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A surprise if Williams qualify off back row – Russell

March 15, 2019

The first two official sessions of the 2019 F1 season took place in Albert Park, Melbourne on Friday, and it was a disappointing watch for fans of Williams F1.

It’s far from surprising that Williams seem to be struggling in the Australian Grand Prix, after a compromised two weeks of testing and their hastily modified car that would have otherwise fallen foul of FIA rulings.

Following such a turbulent pre-season, Williams were always going to have to park any thoughts of competing and instead use the first Grand Prix of the season as a glorified test session with a view to unlocking the potential of their 2019 car, the Williams FW42, in the near future.

And so the inevitable happened. Williams drivers George Russell and Robert Kubica were firmly planted to the foot of the timesheets in both practice sessions, with the quickest time set by a Williams driver 3.8 seconds off the pace of quickest man Lewis Hamilton and 1.8 seconds slower than Williams’ closest rival Lando Norris in a McLaren.

We didn’t have the best of days with lap times” George Russell told Sky F1.

“We are quite a long way off the rest but we know what we are in for and we know what this weekend is going to be about. We just need to build on that.”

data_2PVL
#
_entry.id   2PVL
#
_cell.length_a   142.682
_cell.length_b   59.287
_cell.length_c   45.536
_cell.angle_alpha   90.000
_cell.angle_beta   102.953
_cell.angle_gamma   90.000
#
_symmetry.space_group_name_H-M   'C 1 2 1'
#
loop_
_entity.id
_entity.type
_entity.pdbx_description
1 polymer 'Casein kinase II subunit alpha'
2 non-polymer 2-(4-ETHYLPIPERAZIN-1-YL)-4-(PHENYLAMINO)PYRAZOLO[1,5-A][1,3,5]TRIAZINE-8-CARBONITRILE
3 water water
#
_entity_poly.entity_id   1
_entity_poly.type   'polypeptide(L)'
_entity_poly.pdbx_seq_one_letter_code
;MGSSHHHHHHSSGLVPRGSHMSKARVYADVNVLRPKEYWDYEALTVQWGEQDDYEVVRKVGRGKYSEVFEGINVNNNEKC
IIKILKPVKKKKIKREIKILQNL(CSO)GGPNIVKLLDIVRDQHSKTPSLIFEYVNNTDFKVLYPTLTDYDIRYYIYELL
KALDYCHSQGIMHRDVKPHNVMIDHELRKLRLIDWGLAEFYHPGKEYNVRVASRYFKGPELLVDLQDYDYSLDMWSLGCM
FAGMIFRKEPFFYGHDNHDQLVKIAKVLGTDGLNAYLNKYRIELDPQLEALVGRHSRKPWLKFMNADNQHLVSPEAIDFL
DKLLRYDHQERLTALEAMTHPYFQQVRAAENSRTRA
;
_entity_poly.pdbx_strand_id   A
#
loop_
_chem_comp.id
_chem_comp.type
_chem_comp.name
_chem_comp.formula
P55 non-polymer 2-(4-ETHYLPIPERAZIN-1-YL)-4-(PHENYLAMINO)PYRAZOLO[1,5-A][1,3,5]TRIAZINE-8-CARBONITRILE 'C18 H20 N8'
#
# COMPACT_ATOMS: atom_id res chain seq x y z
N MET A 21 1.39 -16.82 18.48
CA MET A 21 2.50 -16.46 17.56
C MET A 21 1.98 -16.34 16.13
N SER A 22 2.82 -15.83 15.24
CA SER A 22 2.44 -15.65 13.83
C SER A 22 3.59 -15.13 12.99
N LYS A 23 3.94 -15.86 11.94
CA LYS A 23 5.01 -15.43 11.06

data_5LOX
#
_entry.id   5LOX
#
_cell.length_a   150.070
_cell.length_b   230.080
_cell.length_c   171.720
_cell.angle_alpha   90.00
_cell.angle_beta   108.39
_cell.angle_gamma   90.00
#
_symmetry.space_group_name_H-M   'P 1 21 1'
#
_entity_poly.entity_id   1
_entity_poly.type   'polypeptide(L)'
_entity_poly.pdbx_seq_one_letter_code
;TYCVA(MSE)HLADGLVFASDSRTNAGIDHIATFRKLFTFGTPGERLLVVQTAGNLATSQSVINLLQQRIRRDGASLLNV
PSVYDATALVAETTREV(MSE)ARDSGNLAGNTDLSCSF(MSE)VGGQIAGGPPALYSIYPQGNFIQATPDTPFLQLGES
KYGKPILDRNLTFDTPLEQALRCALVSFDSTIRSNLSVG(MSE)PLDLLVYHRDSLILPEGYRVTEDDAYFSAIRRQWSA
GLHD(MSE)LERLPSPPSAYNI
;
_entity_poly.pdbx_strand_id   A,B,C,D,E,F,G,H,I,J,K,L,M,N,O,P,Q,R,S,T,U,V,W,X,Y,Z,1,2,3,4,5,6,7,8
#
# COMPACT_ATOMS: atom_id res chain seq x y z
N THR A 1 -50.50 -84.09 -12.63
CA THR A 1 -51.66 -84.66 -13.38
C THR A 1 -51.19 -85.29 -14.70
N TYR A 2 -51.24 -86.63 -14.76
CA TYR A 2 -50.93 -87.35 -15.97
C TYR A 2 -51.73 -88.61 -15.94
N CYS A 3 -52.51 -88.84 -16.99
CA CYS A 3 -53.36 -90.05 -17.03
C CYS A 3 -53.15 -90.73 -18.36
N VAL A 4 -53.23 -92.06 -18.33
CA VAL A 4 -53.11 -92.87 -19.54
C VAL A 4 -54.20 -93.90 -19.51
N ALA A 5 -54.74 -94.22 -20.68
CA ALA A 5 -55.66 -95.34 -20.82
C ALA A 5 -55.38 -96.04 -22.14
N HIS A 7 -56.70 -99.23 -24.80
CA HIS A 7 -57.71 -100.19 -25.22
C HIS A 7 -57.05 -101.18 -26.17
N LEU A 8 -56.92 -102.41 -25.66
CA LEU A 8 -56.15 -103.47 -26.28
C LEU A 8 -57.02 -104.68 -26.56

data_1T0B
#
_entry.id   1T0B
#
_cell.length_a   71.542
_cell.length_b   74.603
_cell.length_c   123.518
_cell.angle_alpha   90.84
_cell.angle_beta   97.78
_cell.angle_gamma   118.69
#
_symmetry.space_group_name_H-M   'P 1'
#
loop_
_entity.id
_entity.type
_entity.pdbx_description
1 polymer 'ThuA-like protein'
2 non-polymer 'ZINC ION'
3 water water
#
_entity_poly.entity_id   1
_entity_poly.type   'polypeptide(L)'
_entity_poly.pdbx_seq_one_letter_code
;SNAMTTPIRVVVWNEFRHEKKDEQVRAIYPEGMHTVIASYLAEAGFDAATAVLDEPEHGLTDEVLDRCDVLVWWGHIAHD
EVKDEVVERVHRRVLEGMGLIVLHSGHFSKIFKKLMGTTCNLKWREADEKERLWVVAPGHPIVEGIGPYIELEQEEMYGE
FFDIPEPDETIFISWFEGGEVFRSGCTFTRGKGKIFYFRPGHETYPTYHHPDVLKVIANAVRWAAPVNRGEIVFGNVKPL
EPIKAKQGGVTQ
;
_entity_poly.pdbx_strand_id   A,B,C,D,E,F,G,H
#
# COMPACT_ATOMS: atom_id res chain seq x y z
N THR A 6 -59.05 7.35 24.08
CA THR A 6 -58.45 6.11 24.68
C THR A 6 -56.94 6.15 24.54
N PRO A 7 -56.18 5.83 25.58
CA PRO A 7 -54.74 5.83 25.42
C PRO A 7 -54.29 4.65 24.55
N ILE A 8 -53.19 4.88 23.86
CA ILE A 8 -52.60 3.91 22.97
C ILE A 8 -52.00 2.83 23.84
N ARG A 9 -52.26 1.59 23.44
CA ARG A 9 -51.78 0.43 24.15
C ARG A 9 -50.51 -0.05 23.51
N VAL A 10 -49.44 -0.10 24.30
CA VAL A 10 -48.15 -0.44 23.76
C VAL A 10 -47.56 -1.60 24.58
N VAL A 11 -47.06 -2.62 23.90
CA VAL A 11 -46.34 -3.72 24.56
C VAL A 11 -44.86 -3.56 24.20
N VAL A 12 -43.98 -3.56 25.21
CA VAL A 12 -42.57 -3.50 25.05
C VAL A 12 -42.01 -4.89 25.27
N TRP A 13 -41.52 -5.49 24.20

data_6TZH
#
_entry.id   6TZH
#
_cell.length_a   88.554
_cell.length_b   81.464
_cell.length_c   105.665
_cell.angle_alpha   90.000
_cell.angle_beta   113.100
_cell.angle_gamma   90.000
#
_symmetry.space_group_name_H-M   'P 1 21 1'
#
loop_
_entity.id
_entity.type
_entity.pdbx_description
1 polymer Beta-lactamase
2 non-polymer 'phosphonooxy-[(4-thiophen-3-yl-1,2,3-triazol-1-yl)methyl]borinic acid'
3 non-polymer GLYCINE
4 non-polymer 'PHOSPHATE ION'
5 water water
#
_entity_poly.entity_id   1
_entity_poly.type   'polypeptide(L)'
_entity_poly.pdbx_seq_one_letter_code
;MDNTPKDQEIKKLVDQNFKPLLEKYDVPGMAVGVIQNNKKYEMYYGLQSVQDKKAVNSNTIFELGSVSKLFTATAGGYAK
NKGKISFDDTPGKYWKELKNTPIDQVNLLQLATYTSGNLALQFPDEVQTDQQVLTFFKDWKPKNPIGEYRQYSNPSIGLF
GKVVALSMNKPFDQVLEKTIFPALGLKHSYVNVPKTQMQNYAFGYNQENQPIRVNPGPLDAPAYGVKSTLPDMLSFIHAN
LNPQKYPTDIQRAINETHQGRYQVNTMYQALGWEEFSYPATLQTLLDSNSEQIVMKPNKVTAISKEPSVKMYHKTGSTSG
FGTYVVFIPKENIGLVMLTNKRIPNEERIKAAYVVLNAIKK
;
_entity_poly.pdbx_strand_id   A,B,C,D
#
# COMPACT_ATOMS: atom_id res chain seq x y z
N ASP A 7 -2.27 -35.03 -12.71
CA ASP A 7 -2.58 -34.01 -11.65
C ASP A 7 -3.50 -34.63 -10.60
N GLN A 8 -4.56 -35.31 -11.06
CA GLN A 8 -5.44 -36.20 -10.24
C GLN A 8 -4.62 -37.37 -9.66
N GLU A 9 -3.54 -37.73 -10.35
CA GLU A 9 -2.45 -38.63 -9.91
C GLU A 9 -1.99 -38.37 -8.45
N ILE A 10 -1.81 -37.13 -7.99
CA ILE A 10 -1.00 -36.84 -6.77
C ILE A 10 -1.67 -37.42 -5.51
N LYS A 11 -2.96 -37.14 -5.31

“We just need to make sure by mid-season and the end of the season that we have something better.”

“I’ll be very shocked if we qualify better than the last row of the grid.”

Robert Kubica also revealed that a lack of spare parts was hindering his efforts in trying to set a quick time in practice, because he was having to avoid running over kerbs to avoid any potential damage to the limited parts they have.

It’s a great feeling [being back in Formula 1]” said the Pole “but the feeling is compromised a bit with the difficulty we are having” 

“We faced similar in Barcelona. We have to stay off kerbs which is not easy when you are fighting to stay on track.”

“Unfortunately we are quite compromised with what is happening.”

But perhaps not wishing to sound wholly negative, Russell also hinted at better things to come:

“It’s not perfect, but I wouldn’t say it was feeling as bad as the laptimes look, really”

“We’ve obviously got our improvements to come and fine-tuning to make, but I don’t think we’re a million miles from out optimum.”

So while the car appears slow in practice, Williams are still quite early on in their testing programme, and a key objective of the winter was to build a car that was driveable – a platform upon which they could develop throughout the season, and they seem to have done that.

So while the team seem slightly adrift at the back of the field at the moment, development should be steady, and by one third distance into the season, Williams will be fighting those currently ahead of them.

He said optimistically.


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